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Useful & Interesting Articles
It was thought for many years that lifestyle factors, "living the high life" - smoking & stress as well as poor diet and spicy foods along with stress were the causes of stomach problems like stomach ulcers and chronic gastritis (inflammation of the stomach). In the 1980's it was discovered that a simple bacterial infection is the culprit for the majority of cases.
Called helicobacter pylori (shortened to H Pylori) this organism weakens the protective lining of the stomach and duodenum (the 1st part of the small intestines), allowing damaging digestive juices to irritate their sensitive linings.
Roughly half of the world's population is infected with H. pylori. However, many people carry the bacteria in their never go on to develop an ulcer or gastritis. Medical research suggests that other factors must also be present along with infection by H Pylori for the damage to take place. The factors that increase your risk for an ulcer from H. pylori include:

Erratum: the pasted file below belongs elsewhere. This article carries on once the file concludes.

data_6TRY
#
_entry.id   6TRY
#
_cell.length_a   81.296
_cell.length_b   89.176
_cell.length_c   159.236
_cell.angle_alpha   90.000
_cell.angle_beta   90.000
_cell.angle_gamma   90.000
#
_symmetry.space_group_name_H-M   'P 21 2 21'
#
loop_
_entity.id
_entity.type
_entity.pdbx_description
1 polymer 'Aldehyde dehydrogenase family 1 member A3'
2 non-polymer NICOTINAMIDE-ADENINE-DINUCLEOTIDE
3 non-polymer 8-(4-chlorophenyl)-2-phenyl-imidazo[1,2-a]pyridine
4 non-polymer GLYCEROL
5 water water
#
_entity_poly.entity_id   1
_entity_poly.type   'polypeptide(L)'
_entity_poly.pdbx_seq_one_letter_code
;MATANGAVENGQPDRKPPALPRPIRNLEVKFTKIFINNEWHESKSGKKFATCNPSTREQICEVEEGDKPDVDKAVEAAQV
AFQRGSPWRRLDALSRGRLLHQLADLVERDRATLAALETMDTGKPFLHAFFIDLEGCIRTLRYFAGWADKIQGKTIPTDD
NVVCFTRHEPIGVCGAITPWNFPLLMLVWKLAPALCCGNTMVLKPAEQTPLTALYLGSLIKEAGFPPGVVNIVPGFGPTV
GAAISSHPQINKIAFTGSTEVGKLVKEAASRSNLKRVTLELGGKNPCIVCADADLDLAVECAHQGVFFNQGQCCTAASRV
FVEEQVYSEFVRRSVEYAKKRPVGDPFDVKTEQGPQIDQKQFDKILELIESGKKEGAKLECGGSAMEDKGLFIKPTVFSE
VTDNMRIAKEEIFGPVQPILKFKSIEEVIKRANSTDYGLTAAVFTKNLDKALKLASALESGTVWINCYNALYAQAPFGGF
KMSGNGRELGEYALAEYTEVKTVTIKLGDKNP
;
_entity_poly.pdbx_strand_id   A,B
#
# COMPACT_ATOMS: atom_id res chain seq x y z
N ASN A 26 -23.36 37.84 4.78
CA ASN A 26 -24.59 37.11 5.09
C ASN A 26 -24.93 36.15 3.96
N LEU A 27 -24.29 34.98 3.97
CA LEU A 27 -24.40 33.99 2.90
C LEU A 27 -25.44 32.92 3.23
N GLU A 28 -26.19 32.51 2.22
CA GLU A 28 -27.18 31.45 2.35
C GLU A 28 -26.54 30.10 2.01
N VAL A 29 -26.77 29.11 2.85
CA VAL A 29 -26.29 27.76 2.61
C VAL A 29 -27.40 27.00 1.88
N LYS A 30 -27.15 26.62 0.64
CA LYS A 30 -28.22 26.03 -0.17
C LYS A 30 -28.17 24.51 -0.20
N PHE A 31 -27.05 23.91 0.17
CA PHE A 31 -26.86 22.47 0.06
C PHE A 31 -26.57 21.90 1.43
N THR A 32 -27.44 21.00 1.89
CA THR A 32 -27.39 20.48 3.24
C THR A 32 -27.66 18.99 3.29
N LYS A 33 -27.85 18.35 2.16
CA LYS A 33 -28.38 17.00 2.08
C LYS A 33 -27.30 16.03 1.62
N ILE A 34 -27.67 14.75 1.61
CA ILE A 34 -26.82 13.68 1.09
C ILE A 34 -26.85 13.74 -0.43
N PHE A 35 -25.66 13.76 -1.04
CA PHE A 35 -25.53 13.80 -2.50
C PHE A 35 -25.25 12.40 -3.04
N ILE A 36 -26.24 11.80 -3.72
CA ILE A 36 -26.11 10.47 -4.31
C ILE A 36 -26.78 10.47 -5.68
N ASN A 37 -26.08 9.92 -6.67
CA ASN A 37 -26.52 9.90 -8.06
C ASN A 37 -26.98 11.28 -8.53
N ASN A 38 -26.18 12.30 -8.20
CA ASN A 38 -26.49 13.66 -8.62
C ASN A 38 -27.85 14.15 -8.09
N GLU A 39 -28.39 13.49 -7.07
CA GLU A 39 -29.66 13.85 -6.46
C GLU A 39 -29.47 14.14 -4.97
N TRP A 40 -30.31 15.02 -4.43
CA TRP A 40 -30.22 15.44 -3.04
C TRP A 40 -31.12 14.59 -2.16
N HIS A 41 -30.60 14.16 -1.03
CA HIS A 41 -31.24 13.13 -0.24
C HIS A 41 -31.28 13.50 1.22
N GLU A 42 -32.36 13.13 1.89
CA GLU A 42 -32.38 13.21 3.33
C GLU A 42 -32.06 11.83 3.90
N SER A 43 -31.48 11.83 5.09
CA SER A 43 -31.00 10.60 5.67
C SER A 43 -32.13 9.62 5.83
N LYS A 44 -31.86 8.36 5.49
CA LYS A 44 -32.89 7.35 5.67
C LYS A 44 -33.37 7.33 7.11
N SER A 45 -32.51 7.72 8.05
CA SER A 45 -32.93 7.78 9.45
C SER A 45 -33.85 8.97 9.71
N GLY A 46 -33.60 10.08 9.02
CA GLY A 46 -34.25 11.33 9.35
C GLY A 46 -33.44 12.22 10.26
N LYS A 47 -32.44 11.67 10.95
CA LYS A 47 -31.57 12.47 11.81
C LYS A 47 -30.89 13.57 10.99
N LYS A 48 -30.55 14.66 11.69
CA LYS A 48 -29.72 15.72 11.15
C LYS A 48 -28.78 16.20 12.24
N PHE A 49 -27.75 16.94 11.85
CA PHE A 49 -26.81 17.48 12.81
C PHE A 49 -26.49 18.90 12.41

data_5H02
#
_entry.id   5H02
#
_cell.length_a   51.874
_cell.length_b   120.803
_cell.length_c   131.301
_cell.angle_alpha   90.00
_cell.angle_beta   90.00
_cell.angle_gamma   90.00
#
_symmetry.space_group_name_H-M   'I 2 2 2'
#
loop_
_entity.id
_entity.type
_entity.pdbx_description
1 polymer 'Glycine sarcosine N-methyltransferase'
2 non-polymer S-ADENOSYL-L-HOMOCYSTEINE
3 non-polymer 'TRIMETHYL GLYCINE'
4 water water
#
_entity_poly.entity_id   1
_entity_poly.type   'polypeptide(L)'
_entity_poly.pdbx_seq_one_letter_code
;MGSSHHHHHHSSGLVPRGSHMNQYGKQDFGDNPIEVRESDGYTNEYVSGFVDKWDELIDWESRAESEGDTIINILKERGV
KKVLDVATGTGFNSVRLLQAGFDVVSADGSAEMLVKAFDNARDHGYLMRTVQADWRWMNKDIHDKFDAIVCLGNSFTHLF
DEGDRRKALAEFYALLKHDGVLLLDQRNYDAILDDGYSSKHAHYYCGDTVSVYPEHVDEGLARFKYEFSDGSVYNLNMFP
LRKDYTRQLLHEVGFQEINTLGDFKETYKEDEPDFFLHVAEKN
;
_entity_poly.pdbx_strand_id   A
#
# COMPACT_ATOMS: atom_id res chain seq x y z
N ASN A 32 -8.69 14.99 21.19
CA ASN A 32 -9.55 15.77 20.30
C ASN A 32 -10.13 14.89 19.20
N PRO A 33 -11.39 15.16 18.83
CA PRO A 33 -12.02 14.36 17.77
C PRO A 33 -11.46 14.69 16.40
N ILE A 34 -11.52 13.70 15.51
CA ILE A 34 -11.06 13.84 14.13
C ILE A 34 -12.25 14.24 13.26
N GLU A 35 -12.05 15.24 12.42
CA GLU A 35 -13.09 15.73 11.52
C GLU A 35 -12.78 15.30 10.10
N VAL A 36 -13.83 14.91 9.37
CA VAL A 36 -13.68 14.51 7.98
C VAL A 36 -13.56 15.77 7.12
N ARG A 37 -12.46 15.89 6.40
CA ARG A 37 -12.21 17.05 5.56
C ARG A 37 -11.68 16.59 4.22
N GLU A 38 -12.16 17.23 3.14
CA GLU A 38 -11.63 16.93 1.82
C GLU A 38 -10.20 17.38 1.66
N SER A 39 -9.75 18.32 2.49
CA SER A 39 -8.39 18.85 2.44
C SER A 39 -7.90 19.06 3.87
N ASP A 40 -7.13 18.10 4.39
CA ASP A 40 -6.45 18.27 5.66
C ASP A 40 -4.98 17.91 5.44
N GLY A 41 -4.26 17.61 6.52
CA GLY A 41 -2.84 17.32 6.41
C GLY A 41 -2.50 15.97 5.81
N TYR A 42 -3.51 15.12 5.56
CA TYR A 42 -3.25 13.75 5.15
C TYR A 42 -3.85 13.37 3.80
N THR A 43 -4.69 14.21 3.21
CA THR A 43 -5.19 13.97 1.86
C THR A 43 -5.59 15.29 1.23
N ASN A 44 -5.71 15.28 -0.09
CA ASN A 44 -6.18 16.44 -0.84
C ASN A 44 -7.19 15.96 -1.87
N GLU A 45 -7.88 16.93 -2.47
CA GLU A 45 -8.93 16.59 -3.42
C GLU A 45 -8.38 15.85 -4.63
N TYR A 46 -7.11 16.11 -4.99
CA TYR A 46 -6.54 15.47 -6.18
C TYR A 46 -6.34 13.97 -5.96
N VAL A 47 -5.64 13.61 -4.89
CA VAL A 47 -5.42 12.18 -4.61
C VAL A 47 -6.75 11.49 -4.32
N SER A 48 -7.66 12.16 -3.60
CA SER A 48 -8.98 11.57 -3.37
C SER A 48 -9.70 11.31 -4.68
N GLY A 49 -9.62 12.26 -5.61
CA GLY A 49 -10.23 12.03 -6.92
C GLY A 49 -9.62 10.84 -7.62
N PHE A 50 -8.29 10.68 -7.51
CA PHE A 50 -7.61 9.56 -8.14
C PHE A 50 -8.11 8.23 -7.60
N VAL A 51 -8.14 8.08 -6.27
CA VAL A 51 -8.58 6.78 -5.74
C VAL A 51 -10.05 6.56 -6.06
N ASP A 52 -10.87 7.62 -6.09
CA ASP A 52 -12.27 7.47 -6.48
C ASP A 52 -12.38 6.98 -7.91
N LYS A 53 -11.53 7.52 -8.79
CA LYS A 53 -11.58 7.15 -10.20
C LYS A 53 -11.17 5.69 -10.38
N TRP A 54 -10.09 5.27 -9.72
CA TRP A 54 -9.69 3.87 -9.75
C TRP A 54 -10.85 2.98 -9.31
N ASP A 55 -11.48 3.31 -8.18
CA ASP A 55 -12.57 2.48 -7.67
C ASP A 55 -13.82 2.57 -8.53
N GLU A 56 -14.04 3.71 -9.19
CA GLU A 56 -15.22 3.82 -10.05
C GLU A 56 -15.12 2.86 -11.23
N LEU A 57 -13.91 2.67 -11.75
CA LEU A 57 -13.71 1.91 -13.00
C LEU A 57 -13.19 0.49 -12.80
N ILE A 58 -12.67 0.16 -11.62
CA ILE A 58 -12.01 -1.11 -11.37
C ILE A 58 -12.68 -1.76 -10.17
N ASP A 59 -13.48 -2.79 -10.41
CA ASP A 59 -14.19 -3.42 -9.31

Certain strains of the bacteria that are more dangerous than others. An excessive or abnormal immune response in the intestines, Lifestyle habits, like coffee drinking, smoking, and ongoing stress stomach ulcer symptoms present or If an ulcer is found, a doctor will test a patient for H. pylori. Whilst the most common stomach ulcer test which looks for the presence for the presence of H. pylori is a blood test, stool and tissue samples can also be taken. Sometimes a urea breath test (UBT) is used where the patient swallows a capsule containing urea, a chemical made up of carbon and nitrogen (which is produced naturally by the body). If H. pylori is present, the urea breaks down into nitrogen, carbon & carbon dioxide. The carbon dioxide is absorbed through stomach lining into the blood and then travels to the lungs. Samples of exhaled breath are collected, and the carbon dioxide is measured. The test is about 94 to 98% accurate.